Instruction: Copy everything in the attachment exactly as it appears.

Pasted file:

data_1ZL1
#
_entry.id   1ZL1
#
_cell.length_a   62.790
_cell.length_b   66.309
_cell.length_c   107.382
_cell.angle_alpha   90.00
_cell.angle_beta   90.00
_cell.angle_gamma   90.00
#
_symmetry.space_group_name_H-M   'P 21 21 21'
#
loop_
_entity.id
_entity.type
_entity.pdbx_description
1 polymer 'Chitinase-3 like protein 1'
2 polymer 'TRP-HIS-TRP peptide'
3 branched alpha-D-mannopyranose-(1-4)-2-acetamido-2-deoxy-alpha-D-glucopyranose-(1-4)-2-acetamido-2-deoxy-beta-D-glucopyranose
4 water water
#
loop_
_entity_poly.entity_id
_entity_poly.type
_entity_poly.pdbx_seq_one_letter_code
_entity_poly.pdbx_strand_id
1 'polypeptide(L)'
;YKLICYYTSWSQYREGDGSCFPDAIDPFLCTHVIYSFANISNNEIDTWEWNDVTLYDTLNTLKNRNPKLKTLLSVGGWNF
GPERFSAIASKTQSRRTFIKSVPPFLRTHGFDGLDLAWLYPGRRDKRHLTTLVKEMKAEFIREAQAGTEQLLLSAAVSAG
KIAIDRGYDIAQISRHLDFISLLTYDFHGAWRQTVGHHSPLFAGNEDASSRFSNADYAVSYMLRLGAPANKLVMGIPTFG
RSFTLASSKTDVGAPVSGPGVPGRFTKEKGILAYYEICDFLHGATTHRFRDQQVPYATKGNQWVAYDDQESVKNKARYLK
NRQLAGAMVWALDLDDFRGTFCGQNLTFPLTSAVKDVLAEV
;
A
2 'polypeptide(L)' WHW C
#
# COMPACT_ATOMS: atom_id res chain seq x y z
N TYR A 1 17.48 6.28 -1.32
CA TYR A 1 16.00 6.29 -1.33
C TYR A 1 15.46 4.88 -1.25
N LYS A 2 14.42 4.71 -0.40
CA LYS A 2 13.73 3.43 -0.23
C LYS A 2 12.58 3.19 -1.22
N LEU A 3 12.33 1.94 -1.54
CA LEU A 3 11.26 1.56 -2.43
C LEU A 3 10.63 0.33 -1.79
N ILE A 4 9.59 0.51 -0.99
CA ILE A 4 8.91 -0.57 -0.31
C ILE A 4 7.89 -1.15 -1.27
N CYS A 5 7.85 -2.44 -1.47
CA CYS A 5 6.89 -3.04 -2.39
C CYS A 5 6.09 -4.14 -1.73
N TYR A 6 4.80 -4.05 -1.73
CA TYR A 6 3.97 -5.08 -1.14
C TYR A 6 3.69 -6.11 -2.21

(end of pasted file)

data_1ZL1
#
_entry.id   1ZL1
#
_cell.length_a   62.790
_cell.length_b   66.309
_cell.length_c   107.382
_cell.angle_alpha   90.00
_cell.angle_beta   90.00
_cell.angle_gamma   90.00
#
_symmetry.space_group_name_H-M   'P 21 21 21'
#
loop_
_entity.id
_entity.type
_entity.pdbx_description
1 polymer 'Chitinase-3 like protein 1'
2 polymer 'TRP-HIS-TRP peptide'
3 branched alpha-D-mannopyranose-(1-4)-2-acetamido-2-deoxy-alpha-D-glucopyranose-(1-4)-2-acetamido-2-deoxy-beta-D-glucopyranose
4 water water
#
loop_
_entity_poly.entity_id
_entity_poly.type
_entity_poly.pdbx_seq_one_letter_code
_entity_poly.pdbx_strand_id
1 'polypeptide(L)'
;YKLICYYTSWSQYREGDGSCFPDAIDPFLCTHVIYSFANISNNEIDTWEWNDVTLYDTLNTLKNRNPKLKTLLSVGGWNF
GPERFSAIASKTQSRRTFIKSVPPFLRTHGFDGLDLAWLYPGRRDKRHLTTLVKEMKAEFIREAQAGTEQLLLSAAVSAG
KIAIDRGYDIAQISRHLDFISLLTYDFHGAWRQTVGHHSPLFAGNEDASSRFSNADYAVSYMLRLGAPANKLVMGIPTFG
RSFTLASSKTDVGAPVSGPGVPGRFTKEKGILAYYEICDFLHGATTHRFRDQQVPYATKGNQWVAYDDQESVKNKARYLK
NRQLAGAMVWALDLDDFRGTFCGQNLTFPLTSAVKDVLAEV
;
A
2 'polypeptide(L)' WHW C
#
# COMPACT_ATOMS: atom_id res chain seq x y z
N TYR A 1 17.48 6.28 -1.32
CA TYR A 1 16.00 6.29 -1.33
C TYR A 1 15.46 4.88 -1.25
N LYS A 2 14.42 4.71 -0.40
CA LYS A 2 13.73 3.43 -0.23
C LYS A 2 12.58 3.19 -1.22
N LEU A 3 12.33 1.94 -1.54
CA LEU A 3 11.26 1.56 -2.43
C LEU A 3 10.63 0.33 -1.79
N ILE A 4 9.59 0.51 -0.99
CA ILE A 4 8.91 -0.57 -0.31
C ILE A 4 7.89 -1.15 -1.27
N CYS A 5 7.85 -2.44 -1.47
CA CYS A 5 6.89 -3.04 -2.39
C CYS A 5 6.09 -4.14 -1.73
N TYR A 6 4.80 -4.05 -1.73
CA TYR A 6 3.97 -5.08 -1.14
C TYR A 6 3.69 -6.11 -2.21